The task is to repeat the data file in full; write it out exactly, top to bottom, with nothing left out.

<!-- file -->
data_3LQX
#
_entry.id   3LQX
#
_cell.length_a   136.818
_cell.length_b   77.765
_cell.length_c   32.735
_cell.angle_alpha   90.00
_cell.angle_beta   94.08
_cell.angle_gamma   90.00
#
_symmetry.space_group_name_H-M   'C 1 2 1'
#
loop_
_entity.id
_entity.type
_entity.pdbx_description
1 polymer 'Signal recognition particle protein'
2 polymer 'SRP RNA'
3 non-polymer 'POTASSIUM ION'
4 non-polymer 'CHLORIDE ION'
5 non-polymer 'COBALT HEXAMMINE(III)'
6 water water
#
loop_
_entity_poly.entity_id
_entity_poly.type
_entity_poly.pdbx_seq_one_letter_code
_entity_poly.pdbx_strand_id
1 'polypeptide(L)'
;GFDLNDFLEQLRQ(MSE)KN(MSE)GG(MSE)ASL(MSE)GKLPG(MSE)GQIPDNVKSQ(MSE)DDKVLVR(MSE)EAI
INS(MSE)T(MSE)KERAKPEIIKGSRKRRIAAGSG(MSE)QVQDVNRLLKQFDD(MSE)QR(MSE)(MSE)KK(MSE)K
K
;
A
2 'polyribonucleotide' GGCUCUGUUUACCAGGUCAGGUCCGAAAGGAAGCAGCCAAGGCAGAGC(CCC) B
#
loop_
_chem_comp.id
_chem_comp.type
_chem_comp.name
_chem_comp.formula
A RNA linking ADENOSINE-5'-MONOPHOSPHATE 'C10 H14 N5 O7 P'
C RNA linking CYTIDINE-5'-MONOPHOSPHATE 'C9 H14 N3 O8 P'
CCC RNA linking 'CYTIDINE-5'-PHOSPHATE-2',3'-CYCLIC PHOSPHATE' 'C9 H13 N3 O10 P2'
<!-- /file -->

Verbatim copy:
data_3LQX
#
_entry.id   3LQX
#
_cell.length_a   136.818
_cell.length_b   77.765
_cell.length_c   32.735
_cell.angle_alpha   90.00
_cell.angle_beta   94.08
_cell.angle_gamma   90.00
#
_symmetry.space_group_name_H-M   'C 1 2 1'
#
loop_
_entity.id
_entity.type
_entity.pdbx_description
1 polymer 'Signal recognition particle protein'
2 polymer 'SRP RNA'
3 non-polymer 'POTASSIUM ION'
4 non-polymer 'CHLORIDE ION'
5 non-polymer 'COBALT HEXAMMINE(III)'
6 water water
#
loop_
_entity_poly.entity_id
_entity_poly.type
_entity_poly.pdbx_seq_one_letter_code
_entity_poly.pdbx_strand_id
1 'polypeptide(L)'
;GFDLNDFLEQLRQ(MSE)KN(MSE)GG(MSE)ASL(MSE)GKLPG(MSE)GQIPDNVKSQ(MSE)DDKVLVR(MSE)EAI
INS(MSE)T(MSE)KERAKPEIIKGSRKRRIAAGSG(MSE)QVQDVNRLLKQFDD(MSE)QR(MSE)(MSE)KK(MSE)K
K
;
A
2 'polyribonucleotide' GGCUCUGUUUACCAGGUCAGGUCCGAAAGGAAGCAGCCAAGGCAGAGC(CCC) B
#
loop_
_chem_comp.id
_chem_comp.type
_chem_comp.name
_chem_comp.formula
A RNA linking ADENOSINE-5'-MONOPHOSPHATE 'C10 H14 N5 O7 P'
C RNA linking CYTIDINE-5'-MONOPHOSPHATE 'C9 H14 N3 O8 P'
CCC RNA linking 'CYTIDINE-5'-PHOSPHATE-2',3'-CYCLIC PHOSPHATE' 'C9 H13 N3 O10 P2'